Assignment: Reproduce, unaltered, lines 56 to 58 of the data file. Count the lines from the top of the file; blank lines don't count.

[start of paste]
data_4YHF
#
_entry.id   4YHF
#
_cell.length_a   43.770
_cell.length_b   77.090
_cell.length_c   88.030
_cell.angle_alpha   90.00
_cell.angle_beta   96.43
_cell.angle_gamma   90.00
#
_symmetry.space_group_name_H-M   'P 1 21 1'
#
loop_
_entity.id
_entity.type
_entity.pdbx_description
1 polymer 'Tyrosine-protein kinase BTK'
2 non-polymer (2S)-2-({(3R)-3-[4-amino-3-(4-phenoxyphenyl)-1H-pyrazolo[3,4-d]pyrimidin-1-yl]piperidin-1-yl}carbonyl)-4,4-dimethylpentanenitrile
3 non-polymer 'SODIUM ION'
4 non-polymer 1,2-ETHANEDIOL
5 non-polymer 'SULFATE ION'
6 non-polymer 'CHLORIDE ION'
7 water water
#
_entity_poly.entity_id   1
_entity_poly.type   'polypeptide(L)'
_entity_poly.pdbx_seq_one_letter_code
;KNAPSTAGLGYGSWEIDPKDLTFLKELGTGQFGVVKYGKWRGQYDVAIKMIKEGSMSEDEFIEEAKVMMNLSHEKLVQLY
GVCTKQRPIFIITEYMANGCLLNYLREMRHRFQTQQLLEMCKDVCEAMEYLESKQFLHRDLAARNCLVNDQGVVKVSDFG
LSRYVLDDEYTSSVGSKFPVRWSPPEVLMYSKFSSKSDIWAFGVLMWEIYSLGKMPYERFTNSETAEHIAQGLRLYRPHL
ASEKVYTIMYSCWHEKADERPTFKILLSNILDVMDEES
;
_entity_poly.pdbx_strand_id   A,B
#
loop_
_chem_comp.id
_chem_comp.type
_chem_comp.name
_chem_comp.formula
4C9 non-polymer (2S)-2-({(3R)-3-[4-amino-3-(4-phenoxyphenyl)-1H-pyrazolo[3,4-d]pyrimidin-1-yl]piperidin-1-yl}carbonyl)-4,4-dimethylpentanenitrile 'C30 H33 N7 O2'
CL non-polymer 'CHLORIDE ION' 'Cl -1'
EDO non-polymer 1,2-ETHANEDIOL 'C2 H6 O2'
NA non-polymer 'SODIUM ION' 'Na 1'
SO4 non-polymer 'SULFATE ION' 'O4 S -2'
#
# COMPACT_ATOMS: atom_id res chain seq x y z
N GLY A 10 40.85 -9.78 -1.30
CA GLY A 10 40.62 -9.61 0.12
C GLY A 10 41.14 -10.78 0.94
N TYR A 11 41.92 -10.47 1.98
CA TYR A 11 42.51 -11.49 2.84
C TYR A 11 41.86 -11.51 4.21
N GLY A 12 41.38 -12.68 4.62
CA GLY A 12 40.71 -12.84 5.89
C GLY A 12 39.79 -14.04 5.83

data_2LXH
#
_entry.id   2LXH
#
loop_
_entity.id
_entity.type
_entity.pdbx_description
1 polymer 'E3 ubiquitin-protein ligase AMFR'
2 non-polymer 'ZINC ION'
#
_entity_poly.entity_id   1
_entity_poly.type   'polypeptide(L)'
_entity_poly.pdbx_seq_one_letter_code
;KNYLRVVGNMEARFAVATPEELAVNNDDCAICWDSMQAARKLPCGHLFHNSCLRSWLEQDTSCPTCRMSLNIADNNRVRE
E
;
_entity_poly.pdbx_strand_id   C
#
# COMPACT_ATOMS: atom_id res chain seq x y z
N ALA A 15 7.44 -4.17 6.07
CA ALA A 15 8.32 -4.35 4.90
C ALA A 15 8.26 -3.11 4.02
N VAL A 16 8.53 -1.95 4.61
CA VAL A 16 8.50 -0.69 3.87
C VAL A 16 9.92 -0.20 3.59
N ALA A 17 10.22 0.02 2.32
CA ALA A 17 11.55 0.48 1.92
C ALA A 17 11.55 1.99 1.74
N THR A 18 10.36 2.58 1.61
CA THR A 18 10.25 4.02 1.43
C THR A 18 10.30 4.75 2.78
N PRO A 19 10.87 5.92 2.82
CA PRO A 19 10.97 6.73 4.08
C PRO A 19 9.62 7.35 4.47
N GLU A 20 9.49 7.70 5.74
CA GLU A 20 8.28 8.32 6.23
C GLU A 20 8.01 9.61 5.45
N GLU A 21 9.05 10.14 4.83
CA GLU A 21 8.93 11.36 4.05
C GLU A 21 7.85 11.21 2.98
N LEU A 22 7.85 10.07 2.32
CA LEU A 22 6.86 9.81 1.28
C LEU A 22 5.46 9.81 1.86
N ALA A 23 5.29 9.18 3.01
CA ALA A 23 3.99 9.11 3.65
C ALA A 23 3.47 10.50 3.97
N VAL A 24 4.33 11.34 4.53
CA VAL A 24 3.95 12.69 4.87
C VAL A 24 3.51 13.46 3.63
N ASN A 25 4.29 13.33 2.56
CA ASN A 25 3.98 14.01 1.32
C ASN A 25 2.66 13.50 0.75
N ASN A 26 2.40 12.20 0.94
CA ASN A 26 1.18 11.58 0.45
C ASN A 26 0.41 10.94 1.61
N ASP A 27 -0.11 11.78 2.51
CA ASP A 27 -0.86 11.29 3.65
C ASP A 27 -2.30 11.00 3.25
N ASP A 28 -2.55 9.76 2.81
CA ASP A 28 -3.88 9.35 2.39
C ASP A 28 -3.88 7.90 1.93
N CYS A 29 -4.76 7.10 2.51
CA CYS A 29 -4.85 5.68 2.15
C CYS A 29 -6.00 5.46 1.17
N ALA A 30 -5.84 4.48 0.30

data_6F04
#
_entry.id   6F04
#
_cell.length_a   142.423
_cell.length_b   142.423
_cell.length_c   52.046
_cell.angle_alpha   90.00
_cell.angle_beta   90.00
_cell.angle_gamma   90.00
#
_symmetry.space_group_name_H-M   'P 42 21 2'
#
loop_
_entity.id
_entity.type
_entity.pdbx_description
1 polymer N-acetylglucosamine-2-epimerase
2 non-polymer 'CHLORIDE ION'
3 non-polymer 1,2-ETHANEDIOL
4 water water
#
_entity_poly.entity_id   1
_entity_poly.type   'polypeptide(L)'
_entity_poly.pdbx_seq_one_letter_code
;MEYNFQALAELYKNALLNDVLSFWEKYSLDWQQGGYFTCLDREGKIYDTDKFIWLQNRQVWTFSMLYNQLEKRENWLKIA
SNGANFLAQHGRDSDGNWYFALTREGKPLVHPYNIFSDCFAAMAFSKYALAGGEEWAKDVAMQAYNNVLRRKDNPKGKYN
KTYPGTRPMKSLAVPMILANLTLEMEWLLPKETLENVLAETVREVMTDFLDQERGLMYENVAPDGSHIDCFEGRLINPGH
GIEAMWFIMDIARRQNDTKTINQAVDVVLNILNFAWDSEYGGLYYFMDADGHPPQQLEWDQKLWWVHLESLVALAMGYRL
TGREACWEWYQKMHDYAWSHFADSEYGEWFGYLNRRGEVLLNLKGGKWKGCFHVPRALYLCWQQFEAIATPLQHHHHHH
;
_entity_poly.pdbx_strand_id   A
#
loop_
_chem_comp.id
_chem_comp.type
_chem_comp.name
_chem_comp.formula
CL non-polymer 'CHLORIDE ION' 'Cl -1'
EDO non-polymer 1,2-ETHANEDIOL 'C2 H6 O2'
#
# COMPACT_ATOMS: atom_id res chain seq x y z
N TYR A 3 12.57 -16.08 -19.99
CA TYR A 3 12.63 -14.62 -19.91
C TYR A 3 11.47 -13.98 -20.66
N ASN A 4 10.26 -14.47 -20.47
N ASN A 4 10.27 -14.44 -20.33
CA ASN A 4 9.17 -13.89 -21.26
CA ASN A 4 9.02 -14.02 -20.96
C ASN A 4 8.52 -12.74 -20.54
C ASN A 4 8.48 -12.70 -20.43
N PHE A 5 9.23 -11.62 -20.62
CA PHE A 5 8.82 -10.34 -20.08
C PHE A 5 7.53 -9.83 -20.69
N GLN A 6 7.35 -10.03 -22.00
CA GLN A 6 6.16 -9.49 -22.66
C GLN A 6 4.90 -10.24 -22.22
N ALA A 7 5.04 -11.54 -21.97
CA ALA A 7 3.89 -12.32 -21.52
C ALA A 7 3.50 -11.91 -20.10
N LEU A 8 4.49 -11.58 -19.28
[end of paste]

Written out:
C GLY A 12 39.79 -14.04 5.83

data_2LXH
#